Dierks Houses blend Sarasota School of Architecture and other design features
Two houses located on Sanderling Road on Siesta Key have won listings on the Sarasota County Register of Historic Places, thanks to unanimous County Commission votes.
Known as the Dierks Houses because of their original owner, a county staff memo explained, they are located at 8440 and 8445 Sanderling Road.
The owners of both parcels submitted applications to county staff, along with supplemental materials, to support their contention that the structures possess historic significance as noteworthy examples “of regional Modernist style influenced by the Sarasota School of Architecture and the ‘Orient and South Seas,’” the staff memo pointed out.
During its meeting on Oct. 27, the county’s Historic Preservation Board found the structures met two criteria stipulated in the county’s Code of Ordinances regarding historic designations, the memo continued. The Historic Preservation Board members agreed that the houses are associated with post-World War II development on Siesta Key, specifically the Sanderling subdivision, the memo added. Further, “[T]he Dierks Houses retain their historical significance and a remarkable degree of physical integrity,” the memo said.
In making both motions to approve the applications, Commissioner Alan Maio on Nov. 17 complimented staff’s efforts. Rob Bendus, manager of Sarasota County Historical Resources, and Renee Di Pilato, director of the county’s Libraries and Historical Resources Department, “have just done an absolutely great job,” Maio added.
Anyone interested in obtaining an historic designation for a structure should reach out to Bendus, Maio said.
“I’m glad that Commissioner Maio made some comments,” Commissioner Nancy Detert noted after seconding his motion for the property at 8445 Sanderling Road. She did not want people to think the board members were rushing through the item, she pointed out. (It was listed on the Nov. 17 agenda as Presentation Upon Request, and no commissioner had asked for a staff presentation. Usually, business matters that are not expected to be controversial are placed on the board agendas under that heading.)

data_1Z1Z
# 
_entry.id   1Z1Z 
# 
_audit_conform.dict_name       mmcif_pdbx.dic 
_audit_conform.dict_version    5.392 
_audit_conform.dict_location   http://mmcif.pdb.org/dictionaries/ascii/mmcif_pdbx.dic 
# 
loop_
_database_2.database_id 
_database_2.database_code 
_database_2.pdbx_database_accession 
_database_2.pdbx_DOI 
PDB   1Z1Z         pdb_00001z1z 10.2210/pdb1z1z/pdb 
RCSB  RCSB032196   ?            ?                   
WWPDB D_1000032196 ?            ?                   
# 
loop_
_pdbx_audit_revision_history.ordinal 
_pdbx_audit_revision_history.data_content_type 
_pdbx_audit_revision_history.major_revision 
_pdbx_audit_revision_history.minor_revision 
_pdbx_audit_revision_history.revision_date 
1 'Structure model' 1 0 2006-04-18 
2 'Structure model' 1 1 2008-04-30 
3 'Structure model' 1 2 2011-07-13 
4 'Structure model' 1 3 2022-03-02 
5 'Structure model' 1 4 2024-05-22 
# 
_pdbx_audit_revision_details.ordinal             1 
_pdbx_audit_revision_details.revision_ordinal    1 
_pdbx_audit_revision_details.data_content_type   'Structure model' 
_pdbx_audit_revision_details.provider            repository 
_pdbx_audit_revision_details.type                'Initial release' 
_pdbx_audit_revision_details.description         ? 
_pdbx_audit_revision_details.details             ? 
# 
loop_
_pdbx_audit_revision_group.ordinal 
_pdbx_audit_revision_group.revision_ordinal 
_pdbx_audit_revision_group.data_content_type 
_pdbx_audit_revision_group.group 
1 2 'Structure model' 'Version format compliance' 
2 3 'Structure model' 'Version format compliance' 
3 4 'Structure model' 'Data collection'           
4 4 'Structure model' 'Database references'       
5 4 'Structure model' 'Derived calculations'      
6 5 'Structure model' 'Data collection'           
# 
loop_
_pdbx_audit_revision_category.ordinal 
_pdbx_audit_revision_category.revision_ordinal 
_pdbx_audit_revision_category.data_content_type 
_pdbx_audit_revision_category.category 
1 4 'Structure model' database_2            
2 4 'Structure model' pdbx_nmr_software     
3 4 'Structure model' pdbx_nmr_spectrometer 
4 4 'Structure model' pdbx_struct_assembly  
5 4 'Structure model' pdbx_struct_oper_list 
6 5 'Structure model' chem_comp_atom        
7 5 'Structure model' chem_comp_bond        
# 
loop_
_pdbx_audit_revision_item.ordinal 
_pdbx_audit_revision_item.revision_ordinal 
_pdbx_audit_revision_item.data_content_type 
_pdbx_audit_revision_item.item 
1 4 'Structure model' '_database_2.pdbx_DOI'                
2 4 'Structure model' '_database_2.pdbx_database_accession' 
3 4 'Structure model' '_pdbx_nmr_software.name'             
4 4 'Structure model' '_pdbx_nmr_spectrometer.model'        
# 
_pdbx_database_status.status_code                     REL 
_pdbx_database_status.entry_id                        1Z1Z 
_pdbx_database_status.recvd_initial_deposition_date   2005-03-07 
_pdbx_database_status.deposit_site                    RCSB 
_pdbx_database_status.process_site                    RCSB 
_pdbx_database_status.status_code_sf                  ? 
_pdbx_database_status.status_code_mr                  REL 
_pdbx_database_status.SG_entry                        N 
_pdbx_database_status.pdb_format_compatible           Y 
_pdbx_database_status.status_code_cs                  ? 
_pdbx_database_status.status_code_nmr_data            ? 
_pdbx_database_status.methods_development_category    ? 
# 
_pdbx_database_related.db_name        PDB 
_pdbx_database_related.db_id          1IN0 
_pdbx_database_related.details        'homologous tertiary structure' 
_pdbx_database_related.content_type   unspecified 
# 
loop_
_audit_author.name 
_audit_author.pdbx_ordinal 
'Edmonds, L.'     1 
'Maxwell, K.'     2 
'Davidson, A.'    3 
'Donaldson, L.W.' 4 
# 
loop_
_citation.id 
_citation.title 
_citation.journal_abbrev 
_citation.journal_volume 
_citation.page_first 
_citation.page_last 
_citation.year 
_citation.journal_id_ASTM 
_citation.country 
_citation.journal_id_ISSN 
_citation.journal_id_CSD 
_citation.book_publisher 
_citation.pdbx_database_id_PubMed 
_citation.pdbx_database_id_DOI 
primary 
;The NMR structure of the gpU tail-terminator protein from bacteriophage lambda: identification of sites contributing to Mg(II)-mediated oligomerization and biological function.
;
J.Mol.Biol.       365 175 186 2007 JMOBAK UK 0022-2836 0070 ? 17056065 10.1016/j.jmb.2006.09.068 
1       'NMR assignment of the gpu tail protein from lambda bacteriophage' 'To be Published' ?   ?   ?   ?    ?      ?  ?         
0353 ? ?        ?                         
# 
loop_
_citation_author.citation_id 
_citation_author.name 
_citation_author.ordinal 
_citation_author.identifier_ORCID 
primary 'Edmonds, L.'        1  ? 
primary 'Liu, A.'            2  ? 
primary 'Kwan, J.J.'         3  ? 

Detert added that the commissioners have turned down other requests for historic designation, “because [there] was really, frankly, nothing all that special about [the structures].”
In contrast, the Dierks Houses located at 8445 Sanderling Road, she continued, reflects the Sarasota School of Architecture. “It deserves some recognition.”
No member of the board commented on the application for the Dierks House that stands at 8440 Sanderling Road before they voted on its historic designation. Commissioner Christian Ziegler seconded Maio’s motion to approve that request.
Documents provided to the commissioners in their agenda packets for the Nov. 17 meeting noted that the owners of the house at 8445 Sanderling Road are Todd and Sean Bavol-Montgomery. For the 8440 Sanderling Road property, the owners are Bob and Ida Roggio, documents said.